With the growth of competition, it is becoming more and more vital to a corporation, as to any other business, that its plans, purposes and operations be kept from and not communicated to its rivals. It is a very common practice for those interested in one corporation to acquire, often through a dummy, shares in a rival corporation, and for the sole purpose of gaining, through the exercise of the rights of a stockholder, all the in-formation possible as to what the plans, purposes, financial standing and other facts and conditions of such rival may be.
On the other hand, with a great number of stockholders, even though the inquiries be in good faith and for the personal information and satisfaction of the individual stockholders, it would easily be too great an interruption of the business of a corporation to permit unlimited inspection of its books and papers. Hence the various states have provided what shall be the rights and privileges of stockholders in regard to such inspection, and in the larger corporations a power, similar to that given the directors of the Steel Corporation, is given to the directors, but with the limitation that no such regulation of the board shall interfere with the statutory rights of inspection granted by the statutes of the state wherein the corporation was organized.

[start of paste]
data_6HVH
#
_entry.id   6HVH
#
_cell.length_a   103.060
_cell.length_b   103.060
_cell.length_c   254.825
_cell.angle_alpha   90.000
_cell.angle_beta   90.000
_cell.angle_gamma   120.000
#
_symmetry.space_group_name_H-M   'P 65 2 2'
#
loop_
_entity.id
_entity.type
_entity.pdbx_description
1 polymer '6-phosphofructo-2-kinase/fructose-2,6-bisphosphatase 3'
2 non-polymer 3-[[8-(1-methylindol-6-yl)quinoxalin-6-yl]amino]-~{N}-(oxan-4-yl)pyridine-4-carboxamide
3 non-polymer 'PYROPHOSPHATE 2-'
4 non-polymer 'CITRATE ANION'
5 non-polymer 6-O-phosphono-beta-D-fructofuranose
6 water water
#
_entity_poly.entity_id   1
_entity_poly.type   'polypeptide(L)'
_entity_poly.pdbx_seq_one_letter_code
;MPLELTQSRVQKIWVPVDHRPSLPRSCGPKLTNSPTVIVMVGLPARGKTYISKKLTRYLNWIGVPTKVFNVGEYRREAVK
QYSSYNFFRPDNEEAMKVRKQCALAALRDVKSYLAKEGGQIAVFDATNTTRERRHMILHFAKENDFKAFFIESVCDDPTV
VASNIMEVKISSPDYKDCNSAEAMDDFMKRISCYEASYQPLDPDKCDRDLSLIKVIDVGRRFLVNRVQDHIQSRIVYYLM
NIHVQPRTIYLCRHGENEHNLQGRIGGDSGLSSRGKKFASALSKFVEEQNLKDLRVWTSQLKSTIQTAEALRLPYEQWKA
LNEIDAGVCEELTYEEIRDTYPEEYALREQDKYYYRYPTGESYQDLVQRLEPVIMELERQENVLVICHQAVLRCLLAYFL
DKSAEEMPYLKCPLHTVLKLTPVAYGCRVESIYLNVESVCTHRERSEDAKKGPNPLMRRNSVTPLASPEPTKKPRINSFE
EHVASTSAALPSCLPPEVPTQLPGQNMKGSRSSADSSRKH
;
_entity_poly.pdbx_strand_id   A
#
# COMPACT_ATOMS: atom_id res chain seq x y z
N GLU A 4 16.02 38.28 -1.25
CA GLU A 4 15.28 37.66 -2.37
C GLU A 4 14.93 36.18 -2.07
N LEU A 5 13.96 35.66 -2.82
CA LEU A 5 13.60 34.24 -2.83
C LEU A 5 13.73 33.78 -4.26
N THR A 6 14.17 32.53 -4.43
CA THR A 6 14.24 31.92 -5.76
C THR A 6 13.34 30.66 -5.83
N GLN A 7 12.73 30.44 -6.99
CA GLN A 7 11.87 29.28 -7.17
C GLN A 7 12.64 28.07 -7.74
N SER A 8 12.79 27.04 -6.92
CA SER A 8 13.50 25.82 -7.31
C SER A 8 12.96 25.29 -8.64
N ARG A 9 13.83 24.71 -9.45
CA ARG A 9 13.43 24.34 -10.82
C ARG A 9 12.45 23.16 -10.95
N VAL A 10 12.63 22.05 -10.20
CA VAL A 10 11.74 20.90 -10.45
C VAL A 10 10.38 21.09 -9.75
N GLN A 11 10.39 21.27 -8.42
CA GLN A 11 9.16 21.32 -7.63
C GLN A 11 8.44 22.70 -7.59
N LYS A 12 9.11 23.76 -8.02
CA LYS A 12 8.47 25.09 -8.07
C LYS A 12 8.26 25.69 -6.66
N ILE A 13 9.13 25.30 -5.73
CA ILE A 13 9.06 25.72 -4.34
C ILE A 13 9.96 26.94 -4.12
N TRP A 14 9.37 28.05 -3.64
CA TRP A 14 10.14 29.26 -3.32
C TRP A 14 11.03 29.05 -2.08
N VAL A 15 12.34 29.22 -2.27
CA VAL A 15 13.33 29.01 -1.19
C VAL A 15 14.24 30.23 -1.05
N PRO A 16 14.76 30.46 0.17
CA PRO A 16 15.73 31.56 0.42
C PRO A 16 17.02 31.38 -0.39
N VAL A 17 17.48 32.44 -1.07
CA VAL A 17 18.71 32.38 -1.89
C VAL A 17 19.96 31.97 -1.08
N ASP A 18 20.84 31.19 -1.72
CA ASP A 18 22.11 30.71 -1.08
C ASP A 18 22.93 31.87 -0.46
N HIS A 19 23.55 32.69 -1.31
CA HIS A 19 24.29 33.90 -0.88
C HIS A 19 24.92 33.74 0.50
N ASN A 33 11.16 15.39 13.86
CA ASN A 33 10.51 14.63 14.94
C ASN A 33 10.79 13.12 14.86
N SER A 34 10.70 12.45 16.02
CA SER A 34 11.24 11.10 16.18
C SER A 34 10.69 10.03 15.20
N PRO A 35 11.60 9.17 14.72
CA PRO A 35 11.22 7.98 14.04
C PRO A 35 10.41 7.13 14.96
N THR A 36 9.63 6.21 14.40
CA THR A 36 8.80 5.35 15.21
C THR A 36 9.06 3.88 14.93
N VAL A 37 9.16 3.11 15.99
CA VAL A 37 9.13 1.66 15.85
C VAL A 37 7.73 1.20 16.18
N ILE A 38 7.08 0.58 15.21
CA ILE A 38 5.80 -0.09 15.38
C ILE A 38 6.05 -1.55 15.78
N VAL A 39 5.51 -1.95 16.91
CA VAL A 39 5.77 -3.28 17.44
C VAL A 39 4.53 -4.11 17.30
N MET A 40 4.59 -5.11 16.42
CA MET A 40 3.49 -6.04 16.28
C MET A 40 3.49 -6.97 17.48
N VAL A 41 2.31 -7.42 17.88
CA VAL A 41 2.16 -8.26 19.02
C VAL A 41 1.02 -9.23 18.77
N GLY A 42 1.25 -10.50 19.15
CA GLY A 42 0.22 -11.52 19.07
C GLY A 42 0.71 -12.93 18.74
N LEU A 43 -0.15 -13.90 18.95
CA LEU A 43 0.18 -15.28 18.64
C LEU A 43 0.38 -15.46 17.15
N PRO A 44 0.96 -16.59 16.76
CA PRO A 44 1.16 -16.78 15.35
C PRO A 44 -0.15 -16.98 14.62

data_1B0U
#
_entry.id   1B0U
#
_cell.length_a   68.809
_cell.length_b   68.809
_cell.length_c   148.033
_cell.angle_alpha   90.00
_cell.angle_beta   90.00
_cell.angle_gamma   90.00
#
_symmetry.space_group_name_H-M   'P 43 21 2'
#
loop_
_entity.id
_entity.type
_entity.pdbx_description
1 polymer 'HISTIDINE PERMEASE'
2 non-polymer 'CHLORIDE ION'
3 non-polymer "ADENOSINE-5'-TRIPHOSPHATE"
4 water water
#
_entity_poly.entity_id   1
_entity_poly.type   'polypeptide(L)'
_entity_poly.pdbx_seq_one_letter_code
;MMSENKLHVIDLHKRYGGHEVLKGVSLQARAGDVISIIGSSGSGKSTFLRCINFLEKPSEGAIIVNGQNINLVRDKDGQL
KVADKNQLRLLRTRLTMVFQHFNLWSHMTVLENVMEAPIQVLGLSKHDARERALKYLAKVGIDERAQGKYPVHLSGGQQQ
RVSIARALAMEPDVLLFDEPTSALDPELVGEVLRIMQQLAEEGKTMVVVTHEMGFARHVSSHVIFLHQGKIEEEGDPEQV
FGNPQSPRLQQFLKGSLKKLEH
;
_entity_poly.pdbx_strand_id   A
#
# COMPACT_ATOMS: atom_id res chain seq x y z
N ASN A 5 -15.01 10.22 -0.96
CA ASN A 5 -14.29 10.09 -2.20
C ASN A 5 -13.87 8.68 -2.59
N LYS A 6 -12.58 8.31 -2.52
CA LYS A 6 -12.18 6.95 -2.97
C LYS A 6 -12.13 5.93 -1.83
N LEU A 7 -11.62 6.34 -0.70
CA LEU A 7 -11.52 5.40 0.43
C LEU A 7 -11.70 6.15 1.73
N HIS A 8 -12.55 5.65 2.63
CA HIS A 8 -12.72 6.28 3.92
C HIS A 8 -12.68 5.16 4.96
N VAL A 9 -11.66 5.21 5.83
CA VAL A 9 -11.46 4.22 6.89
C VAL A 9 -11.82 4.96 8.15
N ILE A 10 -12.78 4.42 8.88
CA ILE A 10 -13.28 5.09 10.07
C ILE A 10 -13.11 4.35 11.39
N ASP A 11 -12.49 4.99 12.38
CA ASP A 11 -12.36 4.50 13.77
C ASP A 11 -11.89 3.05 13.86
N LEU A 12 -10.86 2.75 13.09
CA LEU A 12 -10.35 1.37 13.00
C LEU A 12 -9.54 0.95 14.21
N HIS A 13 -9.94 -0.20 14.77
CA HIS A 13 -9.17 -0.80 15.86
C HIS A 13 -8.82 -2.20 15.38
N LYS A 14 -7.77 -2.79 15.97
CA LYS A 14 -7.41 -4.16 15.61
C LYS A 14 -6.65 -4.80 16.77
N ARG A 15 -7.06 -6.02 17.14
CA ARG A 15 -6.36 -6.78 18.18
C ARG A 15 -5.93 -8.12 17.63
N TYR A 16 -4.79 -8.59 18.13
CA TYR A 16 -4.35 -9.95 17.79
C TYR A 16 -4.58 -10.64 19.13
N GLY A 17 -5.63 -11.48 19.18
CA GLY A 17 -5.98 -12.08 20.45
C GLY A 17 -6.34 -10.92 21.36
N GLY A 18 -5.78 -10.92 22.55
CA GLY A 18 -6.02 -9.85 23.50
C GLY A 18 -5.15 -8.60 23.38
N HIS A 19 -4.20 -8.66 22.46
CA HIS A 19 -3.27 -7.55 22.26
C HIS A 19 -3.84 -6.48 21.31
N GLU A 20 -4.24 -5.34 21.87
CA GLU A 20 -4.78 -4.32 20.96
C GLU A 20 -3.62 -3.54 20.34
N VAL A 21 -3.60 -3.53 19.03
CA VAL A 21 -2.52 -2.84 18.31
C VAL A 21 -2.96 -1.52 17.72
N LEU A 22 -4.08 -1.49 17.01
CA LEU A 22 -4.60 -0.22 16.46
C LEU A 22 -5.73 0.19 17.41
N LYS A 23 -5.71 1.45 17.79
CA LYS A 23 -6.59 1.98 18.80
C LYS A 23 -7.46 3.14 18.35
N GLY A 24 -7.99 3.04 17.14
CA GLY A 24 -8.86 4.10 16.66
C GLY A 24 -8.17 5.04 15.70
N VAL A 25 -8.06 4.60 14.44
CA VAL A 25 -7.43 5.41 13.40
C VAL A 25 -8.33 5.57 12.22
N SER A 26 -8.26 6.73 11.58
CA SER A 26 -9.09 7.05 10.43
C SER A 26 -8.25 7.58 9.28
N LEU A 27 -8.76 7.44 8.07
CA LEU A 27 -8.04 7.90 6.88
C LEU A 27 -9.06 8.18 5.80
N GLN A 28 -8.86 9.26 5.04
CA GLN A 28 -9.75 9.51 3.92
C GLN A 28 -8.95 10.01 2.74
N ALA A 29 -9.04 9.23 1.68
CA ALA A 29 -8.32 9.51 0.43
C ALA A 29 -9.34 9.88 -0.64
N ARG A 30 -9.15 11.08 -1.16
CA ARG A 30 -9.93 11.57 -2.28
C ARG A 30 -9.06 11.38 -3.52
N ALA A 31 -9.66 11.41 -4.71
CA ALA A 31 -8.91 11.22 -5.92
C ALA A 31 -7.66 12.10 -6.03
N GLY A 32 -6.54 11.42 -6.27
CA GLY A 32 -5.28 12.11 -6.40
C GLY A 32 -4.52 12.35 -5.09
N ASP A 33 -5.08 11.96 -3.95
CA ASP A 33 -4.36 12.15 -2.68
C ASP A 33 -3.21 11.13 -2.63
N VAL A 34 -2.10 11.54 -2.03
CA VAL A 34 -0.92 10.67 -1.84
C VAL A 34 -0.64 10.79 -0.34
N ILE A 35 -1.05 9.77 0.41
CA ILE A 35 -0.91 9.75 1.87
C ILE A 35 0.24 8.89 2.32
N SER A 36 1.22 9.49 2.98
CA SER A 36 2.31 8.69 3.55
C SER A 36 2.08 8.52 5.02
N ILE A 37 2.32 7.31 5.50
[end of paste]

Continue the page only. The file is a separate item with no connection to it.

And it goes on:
Directors' Power to Amend By-Laws.--The power of the directors to alter, amend or repeal the by-laws of the corporation, as granted in the charter of the Steel Corporation, is one that should be exercised sparingly in smaller corporations. The by-laws are the fundamental basis of operation of the corporation, and in general, any change therein is a matter that vitally concerns the entire body of the stockholders. Where the stockholders can be readily gathered together, such right should be left entirely with that body. Even in the case of the Steel Corporation, the action of their Board of Directors is subject to the subsequent action of the stockholders at any annual or special meeting called for that purpose.